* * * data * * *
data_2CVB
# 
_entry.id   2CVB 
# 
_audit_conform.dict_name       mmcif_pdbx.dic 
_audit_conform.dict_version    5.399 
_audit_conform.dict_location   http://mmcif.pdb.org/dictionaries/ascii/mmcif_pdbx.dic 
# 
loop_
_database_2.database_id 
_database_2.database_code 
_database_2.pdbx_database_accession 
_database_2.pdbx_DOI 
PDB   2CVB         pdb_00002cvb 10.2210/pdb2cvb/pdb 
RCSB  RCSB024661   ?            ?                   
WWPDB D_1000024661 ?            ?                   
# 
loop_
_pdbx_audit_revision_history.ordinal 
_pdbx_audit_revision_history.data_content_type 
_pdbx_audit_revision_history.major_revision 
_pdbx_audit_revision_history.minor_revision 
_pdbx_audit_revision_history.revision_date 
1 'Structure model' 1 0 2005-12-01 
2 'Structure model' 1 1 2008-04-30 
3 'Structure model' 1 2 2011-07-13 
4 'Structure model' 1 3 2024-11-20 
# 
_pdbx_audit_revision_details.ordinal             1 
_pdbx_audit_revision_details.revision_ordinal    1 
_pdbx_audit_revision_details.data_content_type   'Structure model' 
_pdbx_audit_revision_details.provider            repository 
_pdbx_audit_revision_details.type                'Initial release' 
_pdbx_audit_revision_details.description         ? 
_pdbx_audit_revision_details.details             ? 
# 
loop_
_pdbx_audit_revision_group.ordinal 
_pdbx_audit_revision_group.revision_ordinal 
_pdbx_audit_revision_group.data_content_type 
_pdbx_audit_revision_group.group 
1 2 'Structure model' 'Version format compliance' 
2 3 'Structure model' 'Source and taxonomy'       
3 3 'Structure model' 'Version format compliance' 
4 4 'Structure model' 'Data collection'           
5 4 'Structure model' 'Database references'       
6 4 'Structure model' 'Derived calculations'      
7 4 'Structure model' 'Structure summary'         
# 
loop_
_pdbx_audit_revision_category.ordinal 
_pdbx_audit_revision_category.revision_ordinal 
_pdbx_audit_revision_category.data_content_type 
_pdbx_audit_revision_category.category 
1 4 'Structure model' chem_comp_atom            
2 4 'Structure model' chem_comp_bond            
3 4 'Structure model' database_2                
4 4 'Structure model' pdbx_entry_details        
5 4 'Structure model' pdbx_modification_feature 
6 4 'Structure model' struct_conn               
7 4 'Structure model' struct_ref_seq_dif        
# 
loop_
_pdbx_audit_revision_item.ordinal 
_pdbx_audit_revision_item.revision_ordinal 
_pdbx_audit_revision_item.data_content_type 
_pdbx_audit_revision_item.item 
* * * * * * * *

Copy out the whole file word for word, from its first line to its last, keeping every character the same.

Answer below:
data_2CVB
# 
_entry.id   2CVB 
# 
_audit_conform.dict_name       mmcif_pdbx.dic 
_audit_conform.dict_version    5.399 
_audit_conform.dict_location   http://mmcif.pdb.org/dictionaries/ascii/mmcif_pdbx.dic 
# 
loop_
_database_2.database_id 
_database_2.database_code 
_database_2.pdbx_database_accession 
_database_2.pdbx_DOI 
PDB   2CVB         pdb_00002cvb 10.2210/pdb2cvb/pdb 
RCSB  RCSB024661   ?            ?                   
WWPDB D_1000024661 ?            ?                   
# 
loop_
_pdbx_audit_revision_history.ordinal 
_pdbx_audit_revision_history.data_content_type 
_pdbx_audit_revision_history.major_revision 
_pdbx_audit_revision_history.minor_revision 
_pdbx_audit_revision_history.revision_date 
1 'Structure model' 1 0 2005-12-01 
2 'Structure model' 1 1 2008-04-30 
3 'Structure model' 1 2 2011-07-13 
4 'Structure model' 1 3 2024-11-20 
# 
_pdbx_audit_revision_details.ordinal             1 
_pdbx_audit_revision_details.revision_ordinal    1 
_pdbx_audit_revision_details.data_content_type   'Structure model' 
_pdbx_audit_revision_details.provider            repository 
_pdbx_audit_revision_details.type                'Initial release' 
_pdbx_audit_revision_details.description         ? 
_pdbx_audit_revision_details.details             ? 
# 
loop_
_pdbx_audit_revision_group.ordinal 
_pdbx_audit_revision_group.revision_ordinal 
_pdbx_audit_revision_group.data_content_type 
_pdbx_audit_revision_group.group 
1 2 'Structure model' 'Version format compliance' 
2 3 'Structure model' 'Source and taxonomy'       
3 3 'Structure model' 'Version format compliance' 
4 4 'Structure model' 'Data collection'           
5 4 'Structure model' 'Database references'       
6 4 'Structure model' 'Derived calculations'      
7 4 'Structure model' 'Structure summary'         
# 
loop_
_pdbx_audit_revision_category.ordinal 
_pdbx_audit_revision_category.revision_ordinal 
_pdbx_audit_revision_category.data_content_type 
_pdbx_audit_revision_category.category 
1 4 'Structure model' chem_comp_atom            
2 4 'Structure model' chem_comp_bond            
3 4 'Structure model' database_2                
4 4 'Structure model' pdbx_entry_details        
5 4 'Structure model' pdbx_modification_feature 
6 4 'Structure model' struct_conn               
7 4 'Structure model' struct_ref_seq_dif        
# 
loop_
_pdbx_audit_revision_item.ordinal 
_pdbx_audit_revision_item.revision_ordinal 
_pdbx_audit_revision_item.data_content_type 
_pdbx_audit_revision_item.item 